How fun would it be to be able to tell people that you had your very own live dragon?
That has been my thought every time I’ve found a pet store that sells bearded dragons, so I did a little reading to see how viable an option they might be. Sadly, it looks like I won’t be able to fit a dragon into my life any time soon, but I’ve noted a few pros and cons in case you’ve ever wondered the same thing.
- The temperament: Beardies, as many affectionately call them, sound like they’re pretty relaxed animals. They like to climb, but they’re not particularly active and will sit still when you hold them. As a general rule, they won’t bite, scratch, or slap you with their tail like other lizards do.
- The hand-waving: I learned something new in my reading—bearded dragons will actually move their front legs as though they’re waving their arms. Nobody has figured out exactly what their wave means, but it looks like the human greeting. Now I really want to see this happen!
- The dragon factor: Lizards are neat, and fierce-looking buddies like these little Australians would be fun to have around. And even though they don’t breathe fire or fly, they’re still dragons and can still impress people.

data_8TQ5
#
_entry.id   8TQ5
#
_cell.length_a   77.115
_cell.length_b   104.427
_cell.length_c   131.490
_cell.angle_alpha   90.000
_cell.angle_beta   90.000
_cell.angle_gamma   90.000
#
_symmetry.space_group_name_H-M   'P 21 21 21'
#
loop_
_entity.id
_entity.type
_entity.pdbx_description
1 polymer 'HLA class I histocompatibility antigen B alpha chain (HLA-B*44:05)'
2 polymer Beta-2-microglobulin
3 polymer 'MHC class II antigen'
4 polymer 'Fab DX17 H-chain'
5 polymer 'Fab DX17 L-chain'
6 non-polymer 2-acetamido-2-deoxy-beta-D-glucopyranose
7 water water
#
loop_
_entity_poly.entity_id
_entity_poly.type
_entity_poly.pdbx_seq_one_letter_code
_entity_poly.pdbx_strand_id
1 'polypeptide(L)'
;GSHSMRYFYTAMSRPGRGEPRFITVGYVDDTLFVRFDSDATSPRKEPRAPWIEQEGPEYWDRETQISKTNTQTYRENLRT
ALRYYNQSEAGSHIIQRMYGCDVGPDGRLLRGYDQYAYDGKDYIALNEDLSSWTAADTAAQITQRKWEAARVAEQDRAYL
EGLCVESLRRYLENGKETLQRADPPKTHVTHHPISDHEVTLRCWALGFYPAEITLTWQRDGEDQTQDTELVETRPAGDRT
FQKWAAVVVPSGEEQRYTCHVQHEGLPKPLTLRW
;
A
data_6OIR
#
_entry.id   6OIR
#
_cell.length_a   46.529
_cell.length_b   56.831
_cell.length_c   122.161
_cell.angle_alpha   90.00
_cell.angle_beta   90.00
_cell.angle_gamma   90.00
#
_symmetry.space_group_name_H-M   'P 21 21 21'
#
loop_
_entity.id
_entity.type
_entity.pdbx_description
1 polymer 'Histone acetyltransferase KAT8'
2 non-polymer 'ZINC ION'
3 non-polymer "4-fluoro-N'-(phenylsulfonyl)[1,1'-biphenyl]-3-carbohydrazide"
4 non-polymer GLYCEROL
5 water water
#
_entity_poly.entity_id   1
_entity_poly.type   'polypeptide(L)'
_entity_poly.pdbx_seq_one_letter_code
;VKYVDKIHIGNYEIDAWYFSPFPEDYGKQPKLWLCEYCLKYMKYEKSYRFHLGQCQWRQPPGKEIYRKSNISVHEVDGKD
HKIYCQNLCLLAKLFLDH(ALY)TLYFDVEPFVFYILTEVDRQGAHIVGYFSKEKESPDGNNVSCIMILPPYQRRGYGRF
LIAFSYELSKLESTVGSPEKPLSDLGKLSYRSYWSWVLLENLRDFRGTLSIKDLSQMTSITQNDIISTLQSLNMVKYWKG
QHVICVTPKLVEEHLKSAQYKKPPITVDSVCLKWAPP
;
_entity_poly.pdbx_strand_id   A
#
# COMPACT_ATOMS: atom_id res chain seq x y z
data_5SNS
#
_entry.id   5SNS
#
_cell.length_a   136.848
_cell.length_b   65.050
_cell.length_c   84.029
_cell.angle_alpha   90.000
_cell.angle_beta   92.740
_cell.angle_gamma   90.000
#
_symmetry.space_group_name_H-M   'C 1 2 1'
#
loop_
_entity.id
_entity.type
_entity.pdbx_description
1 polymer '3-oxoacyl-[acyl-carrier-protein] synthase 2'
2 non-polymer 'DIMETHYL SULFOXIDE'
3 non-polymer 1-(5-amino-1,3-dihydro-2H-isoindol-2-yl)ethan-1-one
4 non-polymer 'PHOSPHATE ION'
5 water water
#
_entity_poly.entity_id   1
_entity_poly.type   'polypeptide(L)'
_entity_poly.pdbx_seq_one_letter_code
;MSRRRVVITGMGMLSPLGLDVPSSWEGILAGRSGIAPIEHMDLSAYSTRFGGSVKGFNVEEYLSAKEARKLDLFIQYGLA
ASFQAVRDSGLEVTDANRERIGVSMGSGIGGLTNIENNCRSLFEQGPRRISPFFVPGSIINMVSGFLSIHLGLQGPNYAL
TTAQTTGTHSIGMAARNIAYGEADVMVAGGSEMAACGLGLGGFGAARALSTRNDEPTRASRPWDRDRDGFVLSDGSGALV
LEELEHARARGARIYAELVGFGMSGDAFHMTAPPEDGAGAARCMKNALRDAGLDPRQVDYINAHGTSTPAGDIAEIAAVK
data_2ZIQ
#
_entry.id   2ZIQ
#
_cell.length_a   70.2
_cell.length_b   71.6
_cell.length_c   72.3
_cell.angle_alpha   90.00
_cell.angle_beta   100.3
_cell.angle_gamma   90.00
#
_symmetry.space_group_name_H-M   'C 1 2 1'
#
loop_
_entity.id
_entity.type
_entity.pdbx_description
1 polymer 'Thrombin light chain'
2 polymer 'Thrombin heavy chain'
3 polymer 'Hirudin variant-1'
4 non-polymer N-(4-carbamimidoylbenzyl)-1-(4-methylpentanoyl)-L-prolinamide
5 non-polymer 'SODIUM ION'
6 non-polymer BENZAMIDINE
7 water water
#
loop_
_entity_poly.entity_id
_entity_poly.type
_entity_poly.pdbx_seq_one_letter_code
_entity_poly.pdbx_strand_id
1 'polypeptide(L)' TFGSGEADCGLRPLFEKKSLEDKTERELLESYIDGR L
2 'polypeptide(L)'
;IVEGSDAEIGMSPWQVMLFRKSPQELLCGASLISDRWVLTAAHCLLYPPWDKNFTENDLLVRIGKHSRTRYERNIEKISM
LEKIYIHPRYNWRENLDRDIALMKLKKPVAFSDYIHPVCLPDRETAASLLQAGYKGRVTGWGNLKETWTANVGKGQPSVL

- The space: Bearded dragons can grow up to two feet long, and require an aquarium up to 60 gallons or six feet long. I know that I won’t have that kind of space in the near future, and I’m wondering how many people easily do.
- The money: If you want your own beardie, you’ll need to pay for the aquarium, the light, the heater, the substrate (bedding), other cage supplies, and up to ten years’ worth of fresh food—ranging from veggies to live insects. For a pet that doesn’t do much besides eat, sleep, and look impressive, that quickly becomes a big commitment.
- The upkeep: Speaking of big commitments, these lizards cost more than the money. Bearded dragons take time and effort, too. You need to keep the cage clean of waste, leftover food, and uneaten crickets. You need to make sure the right balance of food is purchased, prepared, and given to your pet, and you need to make sure lights and heaters keep your beardie happy, healthy, and warm enough.
In short: Bearded dragons sound like they make calm, relaxed pets, but are a big commitment in terms of time, space and money.
Have you ever owned a beardie or known anybody who owned one? Do dragons really make good pets, or should people stick with furry friends? For all the reading I just did, I still don’t pretend to know much about them, and I would still love to learn more.